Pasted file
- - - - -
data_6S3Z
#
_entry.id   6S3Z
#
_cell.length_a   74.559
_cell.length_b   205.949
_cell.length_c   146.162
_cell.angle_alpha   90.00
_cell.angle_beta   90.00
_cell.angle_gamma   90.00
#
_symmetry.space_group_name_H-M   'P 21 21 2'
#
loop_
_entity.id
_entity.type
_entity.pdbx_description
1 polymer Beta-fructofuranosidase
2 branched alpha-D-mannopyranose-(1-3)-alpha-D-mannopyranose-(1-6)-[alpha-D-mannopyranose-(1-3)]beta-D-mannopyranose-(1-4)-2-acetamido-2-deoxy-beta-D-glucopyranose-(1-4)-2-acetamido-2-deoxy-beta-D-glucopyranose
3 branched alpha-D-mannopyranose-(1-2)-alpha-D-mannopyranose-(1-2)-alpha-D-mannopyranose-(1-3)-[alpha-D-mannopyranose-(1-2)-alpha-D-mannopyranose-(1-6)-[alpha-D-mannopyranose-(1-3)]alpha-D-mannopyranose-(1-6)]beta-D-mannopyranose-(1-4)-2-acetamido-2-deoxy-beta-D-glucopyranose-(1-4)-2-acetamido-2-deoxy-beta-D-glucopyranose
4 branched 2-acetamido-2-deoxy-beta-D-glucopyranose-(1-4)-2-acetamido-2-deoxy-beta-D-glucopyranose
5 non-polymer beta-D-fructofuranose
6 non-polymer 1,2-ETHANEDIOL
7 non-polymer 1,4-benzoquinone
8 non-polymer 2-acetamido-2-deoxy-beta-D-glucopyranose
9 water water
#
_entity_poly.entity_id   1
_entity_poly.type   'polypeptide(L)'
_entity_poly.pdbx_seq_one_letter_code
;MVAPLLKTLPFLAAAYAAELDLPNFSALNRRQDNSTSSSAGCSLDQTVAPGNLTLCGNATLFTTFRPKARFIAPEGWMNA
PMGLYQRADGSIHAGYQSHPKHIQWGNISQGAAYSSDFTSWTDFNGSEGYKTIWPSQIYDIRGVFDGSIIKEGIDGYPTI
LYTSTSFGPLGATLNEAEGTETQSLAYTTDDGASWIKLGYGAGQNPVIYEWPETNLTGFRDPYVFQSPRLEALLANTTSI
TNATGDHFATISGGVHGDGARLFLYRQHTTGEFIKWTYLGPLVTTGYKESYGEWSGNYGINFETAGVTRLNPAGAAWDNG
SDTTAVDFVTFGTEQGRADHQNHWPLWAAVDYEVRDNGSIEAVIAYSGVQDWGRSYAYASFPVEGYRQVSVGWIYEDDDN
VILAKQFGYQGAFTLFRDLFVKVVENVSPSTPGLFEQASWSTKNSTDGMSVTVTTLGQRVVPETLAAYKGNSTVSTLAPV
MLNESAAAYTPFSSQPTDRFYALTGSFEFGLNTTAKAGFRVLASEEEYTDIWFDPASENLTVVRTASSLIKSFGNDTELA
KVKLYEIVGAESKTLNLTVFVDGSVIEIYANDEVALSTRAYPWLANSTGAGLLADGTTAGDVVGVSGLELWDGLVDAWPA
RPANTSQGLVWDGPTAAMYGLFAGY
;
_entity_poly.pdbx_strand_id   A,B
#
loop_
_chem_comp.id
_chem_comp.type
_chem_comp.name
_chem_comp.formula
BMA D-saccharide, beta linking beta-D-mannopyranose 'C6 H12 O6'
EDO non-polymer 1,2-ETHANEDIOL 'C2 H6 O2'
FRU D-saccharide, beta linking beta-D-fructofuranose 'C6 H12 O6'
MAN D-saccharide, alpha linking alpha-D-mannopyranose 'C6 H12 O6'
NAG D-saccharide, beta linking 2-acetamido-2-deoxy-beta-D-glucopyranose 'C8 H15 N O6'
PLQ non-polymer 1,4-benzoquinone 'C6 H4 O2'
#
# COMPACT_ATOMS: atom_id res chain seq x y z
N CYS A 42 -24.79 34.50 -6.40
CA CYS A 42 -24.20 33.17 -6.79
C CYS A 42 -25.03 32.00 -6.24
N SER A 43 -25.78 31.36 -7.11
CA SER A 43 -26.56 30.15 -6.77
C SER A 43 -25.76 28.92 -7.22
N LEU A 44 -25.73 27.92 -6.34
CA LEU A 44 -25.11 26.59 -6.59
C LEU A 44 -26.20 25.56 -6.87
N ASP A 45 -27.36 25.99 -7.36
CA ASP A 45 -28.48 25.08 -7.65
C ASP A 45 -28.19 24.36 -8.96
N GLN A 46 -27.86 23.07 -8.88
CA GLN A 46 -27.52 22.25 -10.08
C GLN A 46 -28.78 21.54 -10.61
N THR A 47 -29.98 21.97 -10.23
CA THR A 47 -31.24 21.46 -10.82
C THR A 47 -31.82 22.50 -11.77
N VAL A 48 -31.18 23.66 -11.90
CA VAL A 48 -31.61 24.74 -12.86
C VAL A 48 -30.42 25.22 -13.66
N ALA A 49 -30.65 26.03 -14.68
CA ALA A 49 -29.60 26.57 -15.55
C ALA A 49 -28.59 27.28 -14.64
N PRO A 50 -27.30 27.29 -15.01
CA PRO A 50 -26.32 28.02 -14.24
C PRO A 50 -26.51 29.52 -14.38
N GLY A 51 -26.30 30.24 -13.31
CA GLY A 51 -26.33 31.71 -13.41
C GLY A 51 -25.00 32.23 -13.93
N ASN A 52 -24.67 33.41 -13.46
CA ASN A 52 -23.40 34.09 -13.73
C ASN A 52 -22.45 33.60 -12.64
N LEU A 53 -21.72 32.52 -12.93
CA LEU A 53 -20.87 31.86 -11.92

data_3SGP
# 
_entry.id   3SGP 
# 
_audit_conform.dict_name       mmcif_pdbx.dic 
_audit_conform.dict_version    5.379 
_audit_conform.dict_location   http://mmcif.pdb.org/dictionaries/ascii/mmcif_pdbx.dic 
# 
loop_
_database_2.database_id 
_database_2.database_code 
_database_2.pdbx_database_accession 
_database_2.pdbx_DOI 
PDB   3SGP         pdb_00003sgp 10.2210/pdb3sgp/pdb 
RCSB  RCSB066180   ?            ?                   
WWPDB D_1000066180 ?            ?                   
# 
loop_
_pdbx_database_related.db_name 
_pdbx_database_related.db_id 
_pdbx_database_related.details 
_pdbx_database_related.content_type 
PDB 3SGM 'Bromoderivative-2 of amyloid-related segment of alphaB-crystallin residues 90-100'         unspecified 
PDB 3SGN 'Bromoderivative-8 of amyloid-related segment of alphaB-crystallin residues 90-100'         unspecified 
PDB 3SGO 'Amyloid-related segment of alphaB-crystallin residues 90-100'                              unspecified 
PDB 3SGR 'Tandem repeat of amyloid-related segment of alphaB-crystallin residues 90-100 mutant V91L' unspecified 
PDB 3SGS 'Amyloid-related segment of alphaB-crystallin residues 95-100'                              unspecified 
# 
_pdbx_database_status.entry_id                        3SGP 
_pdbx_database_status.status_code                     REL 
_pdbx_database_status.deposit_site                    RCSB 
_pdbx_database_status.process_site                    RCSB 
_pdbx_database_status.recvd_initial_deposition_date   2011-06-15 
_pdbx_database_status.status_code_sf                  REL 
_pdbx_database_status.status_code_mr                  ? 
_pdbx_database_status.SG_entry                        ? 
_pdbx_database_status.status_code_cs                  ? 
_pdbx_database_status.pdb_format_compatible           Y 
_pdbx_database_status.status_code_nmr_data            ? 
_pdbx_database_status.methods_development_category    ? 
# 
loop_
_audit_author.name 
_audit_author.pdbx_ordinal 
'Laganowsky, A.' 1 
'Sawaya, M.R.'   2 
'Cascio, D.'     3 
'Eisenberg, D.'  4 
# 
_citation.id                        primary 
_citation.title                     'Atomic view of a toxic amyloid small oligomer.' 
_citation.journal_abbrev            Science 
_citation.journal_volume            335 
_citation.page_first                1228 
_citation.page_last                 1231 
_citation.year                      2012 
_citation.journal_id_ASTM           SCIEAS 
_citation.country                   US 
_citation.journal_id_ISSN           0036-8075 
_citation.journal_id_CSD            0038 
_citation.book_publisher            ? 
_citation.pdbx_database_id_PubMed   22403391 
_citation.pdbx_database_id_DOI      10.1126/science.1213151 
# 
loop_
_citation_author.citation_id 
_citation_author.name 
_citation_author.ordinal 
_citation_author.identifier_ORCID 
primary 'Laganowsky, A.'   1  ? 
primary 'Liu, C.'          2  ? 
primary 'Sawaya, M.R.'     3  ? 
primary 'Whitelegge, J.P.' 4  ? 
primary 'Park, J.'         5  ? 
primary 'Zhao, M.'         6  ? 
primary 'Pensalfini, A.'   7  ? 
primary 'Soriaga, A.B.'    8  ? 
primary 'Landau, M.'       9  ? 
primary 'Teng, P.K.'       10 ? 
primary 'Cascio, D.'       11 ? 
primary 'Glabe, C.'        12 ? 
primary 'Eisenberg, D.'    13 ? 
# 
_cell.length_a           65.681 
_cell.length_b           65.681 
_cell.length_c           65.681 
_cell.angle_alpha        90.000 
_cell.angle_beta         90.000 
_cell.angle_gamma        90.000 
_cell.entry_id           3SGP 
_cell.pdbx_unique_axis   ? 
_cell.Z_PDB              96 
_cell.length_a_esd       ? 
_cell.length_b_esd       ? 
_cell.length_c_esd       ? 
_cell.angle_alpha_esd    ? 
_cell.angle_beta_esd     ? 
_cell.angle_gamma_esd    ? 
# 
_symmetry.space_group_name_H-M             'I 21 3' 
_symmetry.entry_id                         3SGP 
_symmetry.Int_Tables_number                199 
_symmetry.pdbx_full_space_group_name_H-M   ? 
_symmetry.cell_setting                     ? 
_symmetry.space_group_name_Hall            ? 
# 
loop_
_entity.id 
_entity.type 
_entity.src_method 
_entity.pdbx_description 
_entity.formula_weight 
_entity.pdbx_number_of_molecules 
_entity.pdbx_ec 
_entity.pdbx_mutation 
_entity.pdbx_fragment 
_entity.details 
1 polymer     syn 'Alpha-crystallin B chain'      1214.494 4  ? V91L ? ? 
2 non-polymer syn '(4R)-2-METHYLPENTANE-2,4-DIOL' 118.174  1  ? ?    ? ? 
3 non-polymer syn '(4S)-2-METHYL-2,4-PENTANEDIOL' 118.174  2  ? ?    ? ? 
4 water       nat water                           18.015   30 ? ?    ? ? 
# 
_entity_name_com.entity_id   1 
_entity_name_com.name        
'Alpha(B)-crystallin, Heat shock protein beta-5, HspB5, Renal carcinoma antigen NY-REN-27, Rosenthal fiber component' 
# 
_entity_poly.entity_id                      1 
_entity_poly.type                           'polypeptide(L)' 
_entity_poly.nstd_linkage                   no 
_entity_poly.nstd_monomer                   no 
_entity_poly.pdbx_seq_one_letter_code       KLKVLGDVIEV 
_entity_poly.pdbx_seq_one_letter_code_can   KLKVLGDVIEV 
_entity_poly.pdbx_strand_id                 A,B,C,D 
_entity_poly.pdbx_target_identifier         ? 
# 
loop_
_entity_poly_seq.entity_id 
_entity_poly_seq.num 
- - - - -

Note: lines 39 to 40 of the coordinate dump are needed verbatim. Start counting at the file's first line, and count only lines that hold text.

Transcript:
RPANTSQGLVWDGPTAAMYGLFAGY
;